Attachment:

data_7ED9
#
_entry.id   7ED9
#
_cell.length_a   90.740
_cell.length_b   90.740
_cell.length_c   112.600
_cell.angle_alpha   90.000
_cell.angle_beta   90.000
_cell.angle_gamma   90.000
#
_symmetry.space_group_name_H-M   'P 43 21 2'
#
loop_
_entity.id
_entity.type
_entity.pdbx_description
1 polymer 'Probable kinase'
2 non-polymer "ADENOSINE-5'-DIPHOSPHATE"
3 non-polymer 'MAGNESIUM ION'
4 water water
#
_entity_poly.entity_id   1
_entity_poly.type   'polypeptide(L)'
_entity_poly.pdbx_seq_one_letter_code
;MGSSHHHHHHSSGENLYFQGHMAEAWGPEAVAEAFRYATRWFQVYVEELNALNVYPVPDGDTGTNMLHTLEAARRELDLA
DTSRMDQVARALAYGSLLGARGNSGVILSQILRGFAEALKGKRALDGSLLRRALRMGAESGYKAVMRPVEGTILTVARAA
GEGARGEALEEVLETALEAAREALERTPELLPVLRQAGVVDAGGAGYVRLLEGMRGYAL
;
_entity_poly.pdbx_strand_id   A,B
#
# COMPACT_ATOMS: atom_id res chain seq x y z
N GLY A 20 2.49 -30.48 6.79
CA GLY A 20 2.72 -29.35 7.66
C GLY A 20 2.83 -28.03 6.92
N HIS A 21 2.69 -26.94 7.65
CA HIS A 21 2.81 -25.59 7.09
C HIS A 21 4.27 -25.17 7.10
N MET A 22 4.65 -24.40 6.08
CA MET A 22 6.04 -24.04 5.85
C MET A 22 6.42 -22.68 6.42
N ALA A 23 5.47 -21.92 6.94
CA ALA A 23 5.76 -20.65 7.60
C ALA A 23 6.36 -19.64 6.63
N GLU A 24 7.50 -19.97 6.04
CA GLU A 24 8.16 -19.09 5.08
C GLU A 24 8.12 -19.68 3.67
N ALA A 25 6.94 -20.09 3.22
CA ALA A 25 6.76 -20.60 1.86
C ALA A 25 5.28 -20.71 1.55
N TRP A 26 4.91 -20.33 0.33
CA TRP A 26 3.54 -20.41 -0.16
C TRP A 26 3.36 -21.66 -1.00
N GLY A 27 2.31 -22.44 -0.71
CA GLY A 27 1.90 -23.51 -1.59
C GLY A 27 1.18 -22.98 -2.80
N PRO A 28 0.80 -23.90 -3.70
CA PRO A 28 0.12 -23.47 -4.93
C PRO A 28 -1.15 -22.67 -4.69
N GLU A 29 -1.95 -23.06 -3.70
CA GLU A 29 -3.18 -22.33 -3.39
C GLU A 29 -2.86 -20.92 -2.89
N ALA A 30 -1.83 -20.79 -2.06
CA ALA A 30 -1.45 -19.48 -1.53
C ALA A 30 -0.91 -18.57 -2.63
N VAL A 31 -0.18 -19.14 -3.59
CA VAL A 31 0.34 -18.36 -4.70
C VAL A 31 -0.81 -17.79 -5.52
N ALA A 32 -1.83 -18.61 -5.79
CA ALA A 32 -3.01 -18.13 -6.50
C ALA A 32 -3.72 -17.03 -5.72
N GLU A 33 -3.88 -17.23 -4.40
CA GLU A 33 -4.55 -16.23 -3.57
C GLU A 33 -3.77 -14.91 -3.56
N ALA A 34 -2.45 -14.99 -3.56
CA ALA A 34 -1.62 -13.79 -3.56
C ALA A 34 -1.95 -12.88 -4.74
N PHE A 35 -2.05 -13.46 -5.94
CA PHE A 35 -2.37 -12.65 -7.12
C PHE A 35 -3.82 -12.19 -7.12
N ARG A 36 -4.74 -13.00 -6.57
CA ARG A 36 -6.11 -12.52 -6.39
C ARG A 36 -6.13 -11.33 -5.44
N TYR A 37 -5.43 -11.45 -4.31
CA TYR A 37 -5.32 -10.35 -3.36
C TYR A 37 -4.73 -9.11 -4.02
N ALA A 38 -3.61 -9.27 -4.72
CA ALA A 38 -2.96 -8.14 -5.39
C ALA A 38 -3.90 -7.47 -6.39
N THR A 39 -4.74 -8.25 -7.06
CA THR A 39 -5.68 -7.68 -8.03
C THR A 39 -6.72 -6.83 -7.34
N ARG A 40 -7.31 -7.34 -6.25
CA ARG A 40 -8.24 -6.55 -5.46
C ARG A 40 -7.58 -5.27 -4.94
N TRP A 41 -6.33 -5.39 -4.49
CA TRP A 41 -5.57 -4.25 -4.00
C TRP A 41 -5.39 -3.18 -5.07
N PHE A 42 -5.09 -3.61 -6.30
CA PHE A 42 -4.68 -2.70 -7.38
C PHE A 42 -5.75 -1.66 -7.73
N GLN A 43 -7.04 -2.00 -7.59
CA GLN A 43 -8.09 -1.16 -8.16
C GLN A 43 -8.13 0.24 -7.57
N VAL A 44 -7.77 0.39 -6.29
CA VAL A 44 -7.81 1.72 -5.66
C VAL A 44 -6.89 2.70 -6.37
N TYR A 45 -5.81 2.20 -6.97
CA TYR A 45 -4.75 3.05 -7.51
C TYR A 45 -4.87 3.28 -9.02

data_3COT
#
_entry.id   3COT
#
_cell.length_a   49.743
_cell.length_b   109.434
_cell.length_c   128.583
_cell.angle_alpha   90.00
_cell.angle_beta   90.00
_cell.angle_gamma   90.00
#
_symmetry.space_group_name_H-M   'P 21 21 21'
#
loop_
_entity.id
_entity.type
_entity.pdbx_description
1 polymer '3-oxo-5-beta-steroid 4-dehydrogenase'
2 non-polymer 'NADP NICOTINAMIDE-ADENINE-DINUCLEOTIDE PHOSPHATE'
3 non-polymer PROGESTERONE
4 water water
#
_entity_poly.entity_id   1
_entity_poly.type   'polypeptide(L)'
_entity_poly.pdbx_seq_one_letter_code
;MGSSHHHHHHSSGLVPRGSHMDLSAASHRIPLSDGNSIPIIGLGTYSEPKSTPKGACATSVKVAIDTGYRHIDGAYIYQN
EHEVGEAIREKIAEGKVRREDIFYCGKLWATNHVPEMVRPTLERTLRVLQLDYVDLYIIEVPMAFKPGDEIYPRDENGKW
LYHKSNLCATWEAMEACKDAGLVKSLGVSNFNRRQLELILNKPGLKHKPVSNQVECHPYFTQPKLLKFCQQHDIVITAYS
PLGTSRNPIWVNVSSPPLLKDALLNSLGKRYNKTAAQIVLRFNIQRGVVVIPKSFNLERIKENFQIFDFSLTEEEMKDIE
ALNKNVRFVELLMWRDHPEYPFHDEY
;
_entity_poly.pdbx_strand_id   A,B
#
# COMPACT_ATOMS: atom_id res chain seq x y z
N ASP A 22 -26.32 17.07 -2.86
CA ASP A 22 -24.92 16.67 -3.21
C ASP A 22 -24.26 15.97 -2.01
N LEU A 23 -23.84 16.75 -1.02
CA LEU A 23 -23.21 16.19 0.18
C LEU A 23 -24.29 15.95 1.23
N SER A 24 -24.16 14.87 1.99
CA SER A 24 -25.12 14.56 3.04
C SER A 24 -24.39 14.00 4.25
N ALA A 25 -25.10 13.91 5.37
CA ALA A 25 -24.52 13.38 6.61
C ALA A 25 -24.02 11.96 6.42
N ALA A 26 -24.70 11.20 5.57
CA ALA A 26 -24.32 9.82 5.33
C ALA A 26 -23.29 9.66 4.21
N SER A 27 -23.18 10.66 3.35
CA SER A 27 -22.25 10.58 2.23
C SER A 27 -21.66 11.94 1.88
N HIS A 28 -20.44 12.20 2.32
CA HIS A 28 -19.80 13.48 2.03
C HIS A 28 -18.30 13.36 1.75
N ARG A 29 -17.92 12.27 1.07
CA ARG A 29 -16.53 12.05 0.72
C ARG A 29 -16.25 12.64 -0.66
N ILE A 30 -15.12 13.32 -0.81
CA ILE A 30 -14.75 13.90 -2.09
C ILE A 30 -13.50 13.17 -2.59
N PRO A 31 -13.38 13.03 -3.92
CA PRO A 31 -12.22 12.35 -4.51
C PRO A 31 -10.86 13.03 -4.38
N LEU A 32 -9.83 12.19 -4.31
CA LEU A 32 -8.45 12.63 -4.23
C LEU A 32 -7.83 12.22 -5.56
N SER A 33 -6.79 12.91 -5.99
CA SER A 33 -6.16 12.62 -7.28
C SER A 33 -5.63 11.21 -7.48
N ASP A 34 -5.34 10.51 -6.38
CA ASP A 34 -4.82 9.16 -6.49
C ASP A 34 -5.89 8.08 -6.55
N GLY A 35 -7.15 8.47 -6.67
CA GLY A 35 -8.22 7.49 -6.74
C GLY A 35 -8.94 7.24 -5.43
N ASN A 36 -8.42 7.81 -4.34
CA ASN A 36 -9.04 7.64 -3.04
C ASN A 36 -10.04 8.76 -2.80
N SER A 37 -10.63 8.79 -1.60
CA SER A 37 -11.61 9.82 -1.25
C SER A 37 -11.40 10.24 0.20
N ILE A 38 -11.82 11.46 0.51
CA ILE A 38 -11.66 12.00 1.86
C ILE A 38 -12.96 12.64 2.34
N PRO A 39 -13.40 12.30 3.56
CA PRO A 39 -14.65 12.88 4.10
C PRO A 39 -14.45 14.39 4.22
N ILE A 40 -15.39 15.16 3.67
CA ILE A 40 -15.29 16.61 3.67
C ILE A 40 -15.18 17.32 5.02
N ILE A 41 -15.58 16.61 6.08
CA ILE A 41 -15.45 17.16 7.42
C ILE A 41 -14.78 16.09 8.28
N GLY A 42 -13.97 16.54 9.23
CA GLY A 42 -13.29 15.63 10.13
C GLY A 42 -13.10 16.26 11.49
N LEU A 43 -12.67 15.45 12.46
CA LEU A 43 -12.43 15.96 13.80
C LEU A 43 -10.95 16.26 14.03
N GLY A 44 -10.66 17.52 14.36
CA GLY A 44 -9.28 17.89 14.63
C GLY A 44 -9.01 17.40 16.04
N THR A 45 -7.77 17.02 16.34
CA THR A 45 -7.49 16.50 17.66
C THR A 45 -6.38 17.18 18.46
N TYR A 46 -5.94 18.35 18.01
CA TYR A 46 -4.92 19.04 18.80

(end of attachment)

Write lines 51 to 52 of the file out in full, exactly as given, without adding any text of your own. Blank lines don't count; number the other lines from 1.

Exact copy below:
N TRP A 26 4.91 -20.33 0.33
CA TRP A 26 3.54 -20.41 -0.16